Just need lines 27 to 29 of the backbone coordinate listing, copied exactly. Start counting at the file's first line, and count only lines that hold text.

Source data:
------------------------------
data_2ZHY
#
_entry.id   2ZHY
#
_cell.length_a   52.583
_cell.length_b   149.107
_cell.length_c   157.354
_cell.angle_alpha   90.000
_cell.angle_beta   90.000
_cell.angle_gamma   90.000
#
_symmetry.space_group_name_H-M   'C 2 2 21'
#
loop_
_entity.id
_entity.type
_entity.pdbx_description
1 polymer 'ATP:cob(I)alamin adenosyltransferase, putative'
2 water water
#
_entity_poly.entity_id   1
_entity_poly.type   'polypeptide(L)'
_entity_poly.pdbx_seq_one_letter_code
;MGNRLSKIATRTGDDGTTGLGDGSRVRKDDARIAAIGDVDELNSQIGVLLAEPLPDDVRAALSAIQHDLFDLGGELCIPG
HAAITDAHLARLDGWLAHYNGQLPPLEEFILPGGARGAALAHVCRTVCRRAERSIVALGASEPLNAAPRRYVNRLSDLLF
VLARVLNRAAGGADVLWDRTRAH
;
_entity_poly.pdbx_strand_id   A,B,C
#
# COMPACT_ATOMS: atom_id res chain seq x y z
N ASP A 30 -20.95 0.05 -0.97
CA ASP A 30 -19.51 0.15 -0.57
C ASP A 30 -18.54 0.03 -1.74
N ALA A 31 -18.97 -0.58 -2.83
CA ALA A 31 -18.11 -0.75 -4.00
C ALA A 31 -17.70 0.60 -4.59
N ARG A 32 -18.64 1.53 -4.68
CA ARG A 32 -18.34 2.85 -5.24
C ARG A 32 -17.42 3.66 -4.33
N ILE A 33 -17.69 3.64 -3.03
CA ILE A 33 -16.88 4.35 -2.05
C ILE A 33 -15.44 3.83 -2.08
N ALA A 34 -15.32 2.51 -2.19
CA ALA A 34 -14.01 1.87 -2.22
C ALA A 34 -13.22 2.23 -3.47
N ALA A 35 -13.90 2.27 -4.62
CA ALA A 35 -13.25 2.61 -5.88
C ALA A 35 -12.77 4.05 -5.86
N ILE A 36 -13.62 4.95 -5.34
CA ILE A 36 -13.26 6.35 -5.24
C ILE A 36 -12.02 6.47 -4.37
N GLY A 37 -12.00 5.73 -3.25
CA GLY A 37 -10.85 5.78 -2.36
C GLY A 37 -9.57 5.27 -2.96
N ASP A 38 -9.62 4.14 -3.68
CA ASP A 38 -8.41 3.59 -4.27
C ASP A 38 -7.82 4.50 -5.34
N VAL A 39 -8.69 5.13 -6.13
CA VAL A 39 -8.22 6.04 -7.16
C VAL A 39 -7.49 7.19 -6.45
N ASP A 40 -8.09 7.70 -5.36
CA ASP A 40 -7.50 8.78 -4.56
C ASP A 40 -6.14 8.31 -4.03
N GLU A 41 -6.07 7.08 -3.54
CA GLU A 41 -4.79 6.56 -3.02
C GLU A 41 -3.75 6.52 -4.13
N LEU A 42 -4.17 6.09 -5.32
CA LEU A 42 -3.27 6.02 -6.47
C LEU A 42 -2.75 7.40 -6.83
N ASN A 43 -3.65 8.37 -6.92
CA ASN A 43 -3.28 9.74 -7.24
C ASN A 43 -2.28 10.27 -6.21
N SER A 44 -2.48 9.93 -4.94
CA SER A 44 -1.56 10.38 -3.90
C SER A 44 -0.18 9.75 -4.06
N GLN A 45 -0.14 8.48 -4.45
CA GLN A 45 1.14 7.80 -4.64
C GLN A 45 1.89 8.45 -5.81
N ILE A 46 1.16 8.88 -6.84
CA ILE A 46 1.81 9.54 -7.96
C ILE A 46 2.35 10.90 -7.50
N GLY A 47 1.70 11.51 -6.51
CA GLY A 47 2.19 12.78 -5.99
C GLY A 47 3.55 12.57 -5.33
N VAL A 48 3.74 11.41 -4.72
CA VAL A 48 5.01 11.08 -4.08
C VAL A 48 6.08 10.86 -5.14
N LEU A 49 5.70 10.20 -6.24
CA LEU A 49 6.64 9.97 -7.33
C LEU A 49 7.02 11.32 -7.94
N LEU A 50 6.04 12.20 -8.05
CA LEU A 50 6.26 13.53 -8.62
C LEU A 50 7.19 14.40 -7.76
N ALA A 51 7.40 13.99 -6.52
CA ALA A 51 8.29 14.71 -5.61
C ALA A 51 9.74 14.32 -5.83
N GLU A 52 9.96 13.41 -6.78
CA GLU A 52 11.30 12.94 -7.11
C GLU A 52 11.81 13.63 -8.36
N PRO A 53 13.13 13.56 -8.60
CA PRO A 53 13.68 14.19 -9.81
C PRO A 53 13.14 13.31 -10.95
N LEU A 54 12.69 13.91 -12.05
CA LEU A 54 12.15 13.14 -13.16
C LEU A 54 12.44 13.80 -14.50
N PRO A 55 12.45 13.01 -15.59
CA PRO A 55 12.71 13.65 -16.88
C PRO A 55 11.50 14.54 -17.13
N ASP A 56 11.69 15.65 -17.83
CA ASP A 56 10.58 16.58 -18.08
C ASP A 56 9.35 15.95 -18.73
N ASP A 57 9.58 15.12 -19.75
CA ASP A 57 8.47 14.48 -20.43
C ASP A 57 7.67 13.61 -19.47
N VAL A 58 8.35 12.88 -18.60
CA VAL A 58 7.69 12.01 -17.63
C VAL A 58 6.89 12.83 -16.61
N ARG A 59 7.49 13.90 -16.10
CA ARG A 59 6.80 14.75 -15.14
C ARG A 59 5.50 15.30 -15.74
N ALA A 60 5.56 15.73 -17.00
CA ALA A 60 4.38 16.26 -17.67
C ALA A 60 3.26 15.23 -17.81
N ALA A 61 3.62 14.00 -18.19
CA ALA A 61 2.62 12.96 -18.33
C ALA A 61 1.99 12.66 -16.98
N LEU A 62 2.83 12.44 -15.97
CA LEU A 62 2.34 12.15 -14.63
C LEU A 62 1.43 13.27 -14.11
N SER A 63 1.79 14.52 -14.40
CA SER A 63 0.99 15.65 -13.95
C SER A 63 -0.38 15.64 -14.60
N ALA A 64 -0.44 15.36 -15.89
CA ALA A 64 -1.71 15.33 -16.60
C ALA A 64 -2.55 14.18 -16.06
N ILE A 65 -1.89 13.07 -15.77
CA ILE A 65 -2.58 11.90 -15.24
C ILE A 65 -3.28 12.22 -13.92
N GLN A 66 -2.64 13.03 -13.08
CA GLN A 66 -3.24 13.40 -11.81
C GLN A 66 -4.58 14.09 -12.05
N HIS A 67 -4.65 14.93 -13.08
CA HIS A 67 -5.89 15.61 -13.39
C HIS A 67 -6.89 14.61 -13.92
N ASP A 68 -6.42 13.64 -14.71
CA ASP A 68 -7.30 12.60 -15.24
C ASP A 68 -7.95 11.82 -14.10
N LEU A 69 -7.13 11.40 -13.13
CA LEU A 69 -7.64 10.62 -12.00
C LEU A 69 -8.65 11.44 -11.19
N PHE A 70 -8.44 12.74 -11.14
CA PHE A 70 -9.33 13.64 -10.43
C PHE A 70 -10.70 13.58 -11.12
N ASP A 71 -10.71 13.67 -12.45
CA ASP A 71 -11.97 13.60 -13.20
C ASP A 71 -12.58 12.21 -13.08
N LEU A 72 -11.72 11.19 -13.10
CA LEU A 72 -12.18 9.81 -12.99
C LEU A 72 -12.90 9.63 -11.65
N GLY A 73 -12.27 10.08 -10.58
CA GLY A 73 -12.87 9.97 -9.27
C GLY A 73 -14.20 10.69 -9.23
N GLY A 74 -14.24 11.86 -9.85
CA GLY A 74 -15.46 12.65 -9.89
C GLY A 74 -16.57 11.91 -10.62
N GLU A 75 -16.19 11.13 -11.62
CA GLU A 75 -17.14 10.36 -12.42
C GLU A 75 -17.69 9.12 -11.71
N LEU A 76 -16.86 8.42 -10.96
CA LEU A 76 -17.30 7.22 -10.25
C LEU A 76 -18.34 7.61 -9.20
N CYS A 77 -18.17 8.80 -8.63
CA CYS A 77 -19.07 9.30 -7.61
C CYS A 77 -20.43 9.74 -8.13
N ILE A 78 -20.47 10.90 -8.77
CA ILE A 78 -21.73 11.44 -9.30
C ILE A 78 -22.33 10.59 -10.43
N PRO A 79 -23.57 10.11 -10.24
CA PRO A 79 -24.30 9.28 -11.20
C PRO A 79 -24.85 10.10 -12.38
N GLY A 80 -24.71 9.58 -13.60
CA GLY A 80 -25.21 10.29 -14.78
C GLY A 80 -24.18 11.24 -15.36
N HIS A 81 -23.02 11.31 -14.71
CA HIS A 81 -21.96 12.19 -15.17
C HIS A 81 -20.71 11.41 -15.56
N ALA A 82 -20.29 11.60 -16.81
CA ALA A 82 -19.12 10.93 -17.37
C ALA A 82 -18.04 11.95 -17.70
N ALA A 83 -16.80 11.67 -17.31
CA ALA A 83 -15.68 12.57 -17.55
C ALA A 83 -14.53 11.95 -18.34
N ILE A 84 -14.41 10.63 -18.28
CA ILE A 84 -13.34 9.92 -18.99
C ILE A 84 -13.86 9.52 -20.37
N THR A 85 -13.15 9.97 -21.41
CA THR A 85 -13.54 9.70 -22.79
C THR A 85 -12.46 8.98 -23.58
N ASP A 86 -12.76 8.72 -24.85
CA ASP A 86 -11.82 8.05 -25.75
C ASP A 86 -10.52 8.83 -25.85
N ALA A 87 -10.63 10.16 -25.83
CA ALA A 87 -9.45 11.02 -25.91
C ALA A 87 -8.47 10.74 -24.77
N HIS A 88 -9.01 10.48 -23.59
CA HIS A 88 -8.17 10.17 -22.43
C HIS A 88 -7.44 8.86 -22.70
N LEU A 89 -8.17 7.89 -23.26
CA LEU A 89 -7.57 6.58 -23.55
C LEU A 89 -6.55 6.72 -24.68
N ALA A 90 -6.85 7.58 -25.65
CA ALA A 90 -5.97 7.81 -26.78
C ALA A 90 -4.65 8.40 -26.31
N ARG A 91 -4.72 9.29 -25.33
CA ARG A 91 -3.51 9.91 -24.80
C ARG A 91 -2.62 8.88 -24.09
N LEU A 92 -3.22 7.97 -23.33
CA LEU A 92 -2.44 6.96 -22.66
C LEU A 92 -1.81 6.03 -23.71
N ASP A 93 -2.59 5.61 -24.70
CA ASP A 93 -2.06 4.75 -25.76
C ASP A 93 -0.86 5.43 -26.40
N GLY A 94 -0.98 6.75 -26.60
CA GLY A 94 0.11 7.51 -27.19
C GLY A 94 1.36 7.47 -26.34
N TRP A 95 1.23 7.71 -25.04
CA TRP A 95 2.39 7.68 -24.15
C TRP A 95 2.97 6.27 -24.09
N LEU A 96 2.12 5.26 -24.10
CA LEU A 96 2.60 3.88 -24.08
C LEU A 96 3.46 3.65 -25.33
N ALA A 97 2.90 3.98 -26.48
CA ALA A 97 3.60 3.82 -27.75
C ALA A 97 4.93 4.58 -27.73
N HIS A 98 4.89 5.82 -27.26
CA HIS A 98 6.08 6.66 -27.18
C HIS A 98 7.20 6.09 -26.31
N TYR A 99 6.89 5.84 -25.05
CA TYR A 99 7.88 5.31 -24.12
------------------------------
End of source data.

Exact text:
;
_entity_poly.pdbx_strand_id   A,B,C
#